Hustle (2022) ****

Never thought I’d be praising the acting of Adam Sandler –  or lasting to the end of a Netflix movie (yep that includes The Irishman). Except that this effort which appeared to be very off-message for the sports genre suddenly veered back on course towards the finishing line I thought it had the makings of a genuine five-star movie, almost the prequel to all those Kevin Costner-type picture where the washed-up sports star/coach ends up working with a team from Nowheresville.

For a long time the movie’s tension derives from it looking as if the career of wannabe basketball star Bo Cruz (Juancho Hernangomez) is going south before it has even begun, partly from self-inflicted issues and partly from the shenanigans of the all-powerful,  and in so doing exposes the rough and dirty underbelly of basketball.

Scout Stan Sugarman (Adam Sandler) achieves his lifetime ambition of being promoted by ageing owner Rex Merrick (Robert Duvall) to assistant coach of the Philadelphia 76ers. But Merrick’s sudden death sends Stanley back on the road where he discovers hustler Bo playing in an ordinary outdoor court. Having incurred the enmity of Vince (Ben Foster), Rex’s son and new team boss, and with Bo being denied a contract, Stan quits and tries to get Bo accepted into the national trials (known, for the uninitiated, as the Combine Draft).

But Bo, who has a conviction for assault, blows his chance, loses his potential breakthrough spot and except for Stan’s herculean efforts would be on a fast track back to Nowheresville. Which would have been an interesting picture in itself, there being far more losers in sport than winners, and always room in some lower league for a washed-up coach.

Sure, there’s the usual unusual training regime (this is the home of Rocky after all), and plenty one-to-one scrimmaging and amazing shots, but mostly it moves at a slower pace, a character study more than anything, as Stan learns to mentor his pupil and his pupil learns to cope with mental pressures. Opportunities to widen the picture’s scope – a potential romance with Stan’s daughter Alex (Jordan Hull) or crisis in the Sugarman home – are ignored in favour of a sharper character focus.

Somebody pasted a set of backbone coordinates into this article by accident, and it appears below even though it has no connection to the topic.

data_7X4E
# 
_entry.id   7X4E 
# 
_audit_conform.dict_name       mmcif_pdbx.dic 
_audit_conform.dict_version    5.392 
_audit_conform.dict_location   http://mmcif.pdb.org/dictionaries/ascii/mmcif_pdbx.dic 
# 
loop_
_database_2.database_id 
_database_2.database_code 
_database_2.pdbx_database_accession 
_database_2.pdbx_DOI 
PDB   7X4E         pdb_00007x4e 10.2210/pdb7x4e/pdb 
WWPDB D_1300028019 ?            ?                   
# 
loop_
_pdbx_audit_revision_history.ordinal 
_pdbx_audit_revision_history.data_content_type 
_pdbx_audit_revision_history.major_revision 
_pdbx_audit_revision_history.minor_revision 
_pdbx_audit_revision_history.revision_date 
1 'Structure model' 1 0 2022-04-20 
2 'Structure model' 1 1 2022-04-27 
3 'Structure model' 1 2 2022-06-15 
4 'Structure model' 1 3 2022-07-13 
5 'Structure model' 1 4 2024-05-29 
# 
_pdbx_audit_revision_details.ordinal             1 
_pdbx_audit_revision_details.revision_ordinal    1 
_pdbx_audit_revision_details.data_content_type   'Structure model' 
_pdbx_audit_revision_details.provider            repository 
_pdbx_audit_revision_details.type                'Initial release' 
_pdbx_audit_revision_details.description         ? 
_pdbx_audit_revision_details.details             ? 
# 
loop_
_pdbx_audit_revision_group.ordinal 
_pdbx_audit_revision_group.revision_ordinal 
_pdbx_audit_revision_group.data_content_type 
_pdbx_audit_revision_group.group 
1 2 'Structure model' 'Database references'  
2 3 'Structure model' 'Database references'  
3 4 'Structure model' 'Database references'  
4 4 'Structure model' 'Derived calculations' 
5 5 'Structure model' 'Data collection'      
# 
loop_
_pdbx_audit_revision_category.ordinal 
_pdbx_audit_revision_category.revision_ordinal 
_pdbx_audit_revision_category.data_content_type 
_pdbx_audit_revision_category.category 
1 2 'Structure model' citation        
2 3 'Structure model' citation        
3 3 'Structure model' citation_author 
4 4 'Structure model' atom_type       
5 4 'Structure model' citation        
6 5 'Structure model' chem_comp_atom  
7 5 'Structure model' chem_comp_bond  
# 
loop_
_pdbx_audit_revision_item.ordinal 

I’m no fan of basketball, never watched a game, couldn’t name a single player unless they starred in an animated feature, and yet I was fascinated by the way the game was played, the ins-and-outs of on-field play. Having watched it, I wouldn’t say I was any more educated, couldn’t even tell you how many people were in a team or even how long as game lasted, but for sure it kept my interest.

There’s contrasting use of social media – one that triggers the young man’s downfall, another that prompts his comeback. But in the main, especially if like me you are unfamiliar with the game, you are mostly gripped by the tension, the consequences of failure for Stan far greater than failure for Bo, and the eventuality that there is no way this can work out. And in that respect it’s not like Rocky or Any Given Sunday where the steps to success are more readily pinpointed.

Like Brad Pitt, Adam Sandler (Uncut Gems, 2109) is entering potentially the “last leg” of his career. He’s lost the annoying nasal whine and the manic comedic energy and transitioned the loser persona into a more recognisable human being. Denied the need to strive for laughs, his delivery is more conversational and realistic. Juancho Hernangomez, a basketball player, making his acting debut, sensibly restrains himself. Queen Latifah (The Tiger Rising, 2022) has also stepped away from comedy although she enjoys some good riffs with Sandler. Jordan Hull (The L Word: Generation Q, 2019-2020)  also makes her movie debut. Ben Foster (Hell or High Water, 2016) plays the mean boss. SNL graduate Heidi Gardner is another stepping out of her comfort zone.

There are some anomalies, most notable being that Sandler seems a few inches short of being a former basketball player. Also, you would have to imagine that a young man who came from a tough background and hustled for a living was unlikely to be deterred by a few insults coming his way and equally unlikely to throw away so much food. And also, I never knew the basketball find actually came from Spain, the location work confusing to say the least, I thought he just spoke Spanish, hardly a rare language in America. And who is this guy called “Himself” who appeared to be played by over a dozen people?

Jeremiah Zagers (We The Animals, 2018) does an excellent job or reining in Sandler and the fact that the ending turns this into a warm-hearted drama does not lessen the fact that for most of the time it felt like anything but is testament to his skill.

Available on Netflix.

Author: Brian Hannan

I am a published author of books about film - over a dozen to my name, the latest being "When Women Ruled Hollywood." As the title of the blog suggests, this is a site devoted to movies of the 1960s but since I go to the movies twice a week - an old-fashioned double-bill of my own choosing - I might occasionally slip in a review of a contemporary picture.

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